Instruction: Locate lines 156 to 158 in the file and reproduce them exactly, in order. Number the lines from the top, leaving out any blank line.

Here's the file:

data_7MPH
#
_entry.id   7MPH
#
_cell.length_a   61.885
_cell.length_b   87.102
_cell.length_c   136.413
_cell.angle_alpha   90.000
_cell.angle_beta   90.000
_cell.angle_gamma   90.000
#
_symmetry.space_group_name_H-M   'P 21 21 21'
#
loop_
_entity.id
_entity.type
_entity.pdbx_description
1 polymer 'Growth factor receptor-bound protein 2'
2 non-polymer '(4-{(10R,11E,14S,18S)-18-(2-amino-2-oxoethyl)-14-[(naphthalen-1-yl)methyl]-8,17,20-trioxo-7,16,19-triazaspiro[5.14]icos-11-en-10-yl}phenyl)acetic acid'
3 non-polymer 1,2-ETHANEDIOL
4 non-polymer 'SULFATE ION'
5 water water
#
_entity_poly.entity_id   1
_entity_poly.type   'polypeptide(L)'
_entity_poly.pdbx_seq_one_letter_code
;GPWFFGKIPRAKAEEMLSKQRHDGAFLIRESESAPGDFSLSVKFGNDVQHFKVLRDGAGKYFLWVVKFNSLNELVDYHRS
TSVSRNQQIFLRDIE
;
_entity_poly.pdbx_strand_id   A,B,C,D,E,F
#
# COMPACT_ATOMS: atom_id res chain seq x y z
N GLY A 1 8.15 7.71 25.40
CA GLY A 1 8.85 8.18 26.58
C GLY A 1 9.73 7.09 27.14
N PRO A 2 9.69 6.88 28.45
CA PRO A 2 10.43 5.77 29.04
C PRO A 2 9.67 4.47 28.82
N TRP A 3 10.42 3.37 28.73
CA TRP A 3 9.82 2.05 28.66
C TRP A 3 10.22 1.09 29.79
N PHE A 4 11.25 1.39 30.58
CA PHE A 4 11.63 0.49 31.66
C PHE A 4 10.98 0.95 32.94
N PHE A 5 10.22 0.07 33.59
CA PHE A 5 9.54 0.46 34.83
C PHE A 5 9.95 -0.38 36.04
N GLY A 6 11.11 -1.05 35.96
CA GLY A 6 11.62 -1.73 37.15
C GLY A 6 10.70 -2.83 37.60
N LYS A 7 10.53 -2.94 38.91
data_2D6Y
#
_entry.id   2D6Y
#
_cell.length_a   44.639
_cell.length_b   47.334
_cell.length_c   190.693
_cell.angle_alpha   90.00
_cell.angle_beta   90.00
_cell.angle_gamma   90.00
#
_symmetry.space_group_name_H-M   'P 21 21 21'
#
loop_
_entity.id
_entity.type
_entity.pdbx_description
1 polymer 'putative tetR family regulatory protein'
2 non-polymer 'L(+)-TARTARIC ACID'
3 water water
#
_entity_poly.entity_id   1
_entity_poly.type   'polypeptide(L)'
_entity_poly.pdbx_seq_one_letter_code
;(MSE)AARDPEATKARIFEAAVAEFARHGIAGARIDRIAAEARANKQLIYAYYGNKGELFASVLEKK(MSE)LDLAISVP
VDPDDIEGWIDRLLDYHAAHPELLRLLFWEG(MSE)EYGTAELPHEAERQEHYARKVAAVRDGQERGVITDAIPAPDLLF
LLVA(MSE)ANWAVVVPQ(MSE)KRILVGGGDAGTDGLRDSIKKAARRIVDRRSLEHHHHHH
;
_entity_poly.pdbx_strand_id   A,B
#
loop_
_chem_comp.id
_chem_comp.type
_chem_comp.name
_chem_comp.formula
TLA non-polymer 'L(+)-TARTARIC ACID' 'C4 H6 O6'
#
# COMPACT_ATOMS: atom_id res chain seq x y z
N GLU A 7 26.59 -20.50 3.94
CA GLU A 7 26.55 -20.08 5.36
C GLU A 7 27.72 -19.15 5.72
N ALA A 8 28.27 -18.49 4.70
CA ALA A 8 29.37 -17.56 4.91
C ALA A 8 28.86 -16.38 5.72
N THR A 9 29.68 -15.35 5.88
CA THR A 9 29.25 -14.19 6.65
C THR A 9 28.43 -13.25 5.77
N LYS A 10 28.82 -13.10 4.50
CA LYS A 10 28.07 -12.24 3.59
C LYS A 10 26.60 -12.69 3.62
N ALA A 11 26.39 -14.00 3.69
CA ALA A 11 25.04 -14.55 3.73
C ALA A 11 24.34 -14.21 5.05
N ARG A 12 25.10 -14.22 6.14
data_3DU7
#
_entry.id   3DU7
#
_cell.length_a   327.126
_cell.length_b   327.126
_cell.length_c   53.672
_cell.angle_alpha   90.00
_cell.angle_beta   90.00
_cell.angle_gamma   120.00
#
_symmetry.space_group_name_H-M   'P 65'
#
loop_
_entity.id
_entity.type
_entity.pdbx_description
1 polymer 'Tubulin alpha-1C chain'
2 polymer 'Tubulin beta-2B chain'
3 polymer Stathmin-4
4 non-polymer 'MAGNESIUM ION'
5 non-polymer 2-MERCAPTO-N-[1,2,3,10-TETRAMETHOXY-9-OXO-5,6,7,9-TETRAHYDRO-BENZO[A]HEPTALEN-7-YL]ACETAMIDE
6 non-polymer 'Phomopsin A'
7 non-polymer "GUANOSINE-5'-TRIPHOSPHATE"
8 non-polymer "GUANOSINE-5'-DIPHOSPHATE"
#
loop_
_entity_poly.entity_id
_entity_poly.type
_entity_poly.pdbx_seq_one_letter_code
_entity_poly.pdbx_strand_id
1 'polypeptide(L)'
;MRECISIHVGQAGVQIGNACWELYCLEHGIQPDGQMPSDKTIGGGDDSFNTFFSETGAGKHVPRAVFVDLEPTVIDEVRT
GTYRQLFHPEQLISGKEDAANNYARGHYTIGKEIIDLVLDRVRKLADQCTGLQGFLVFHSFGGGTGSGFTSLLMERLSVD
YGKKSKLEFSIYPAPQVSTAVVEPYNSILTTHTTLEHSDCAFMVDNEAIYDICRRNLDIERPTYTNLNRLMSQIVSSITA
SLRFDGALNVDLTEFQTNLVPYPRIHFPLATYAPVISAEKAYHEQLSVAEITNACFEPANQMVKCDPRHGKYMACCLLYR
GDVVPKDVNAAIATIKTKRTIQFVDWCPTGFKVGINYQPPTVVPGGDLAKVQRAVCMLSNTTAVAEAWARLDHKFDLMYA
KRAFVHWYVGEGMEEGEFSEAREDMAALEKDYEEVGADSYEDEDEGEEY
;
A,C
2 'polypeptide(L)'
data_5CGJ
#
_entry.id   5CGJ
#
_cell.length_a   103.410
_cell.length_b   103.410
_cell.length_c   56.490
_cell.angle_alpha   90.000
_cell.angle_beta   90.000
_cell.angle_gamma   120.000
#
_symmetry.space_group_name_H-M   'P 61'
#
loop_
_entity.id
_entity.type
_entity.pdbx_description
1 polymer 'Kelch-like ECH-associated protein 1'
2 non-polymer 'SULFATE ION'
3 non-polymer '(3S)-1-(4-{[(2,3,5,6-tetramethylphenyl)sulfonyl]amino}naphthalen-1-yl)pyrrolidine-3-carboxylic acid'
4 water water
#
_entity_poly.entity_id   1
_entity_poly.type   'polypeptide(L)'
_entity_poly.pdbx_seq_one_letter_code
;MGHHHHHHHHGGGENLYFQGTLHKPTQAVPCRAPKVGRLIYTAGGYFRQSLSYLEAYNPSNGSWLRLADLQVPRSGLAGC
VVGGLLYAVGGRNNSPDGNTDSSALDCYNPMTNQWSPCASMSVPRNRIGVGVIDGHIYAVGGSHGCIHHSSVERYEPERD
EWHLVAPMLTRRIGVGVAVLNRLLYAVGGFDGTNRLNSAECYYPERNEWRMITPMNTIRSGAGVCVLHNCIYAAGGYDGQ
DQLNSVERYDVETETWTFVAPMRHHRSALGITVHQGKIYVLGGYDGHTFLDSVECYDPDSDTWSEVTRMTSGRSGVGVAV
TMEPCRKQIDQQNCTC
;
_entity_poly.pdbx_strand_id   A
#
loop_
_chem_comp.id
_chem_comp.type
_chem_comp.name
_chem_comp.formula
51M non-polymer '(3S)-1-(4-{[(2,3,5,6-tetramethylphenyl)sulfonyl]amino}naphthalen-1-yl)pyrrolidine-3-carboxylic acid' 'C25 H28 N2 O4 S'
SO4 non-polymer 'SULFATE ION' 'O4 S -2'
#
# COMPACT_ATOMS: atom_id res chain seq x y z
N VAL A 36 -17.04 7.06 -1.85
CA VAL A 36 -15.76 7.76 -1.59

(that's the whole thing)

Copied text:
_cell.angle_gamma   120.000
#
_symmetry.space_group_name_H-M   'P 61'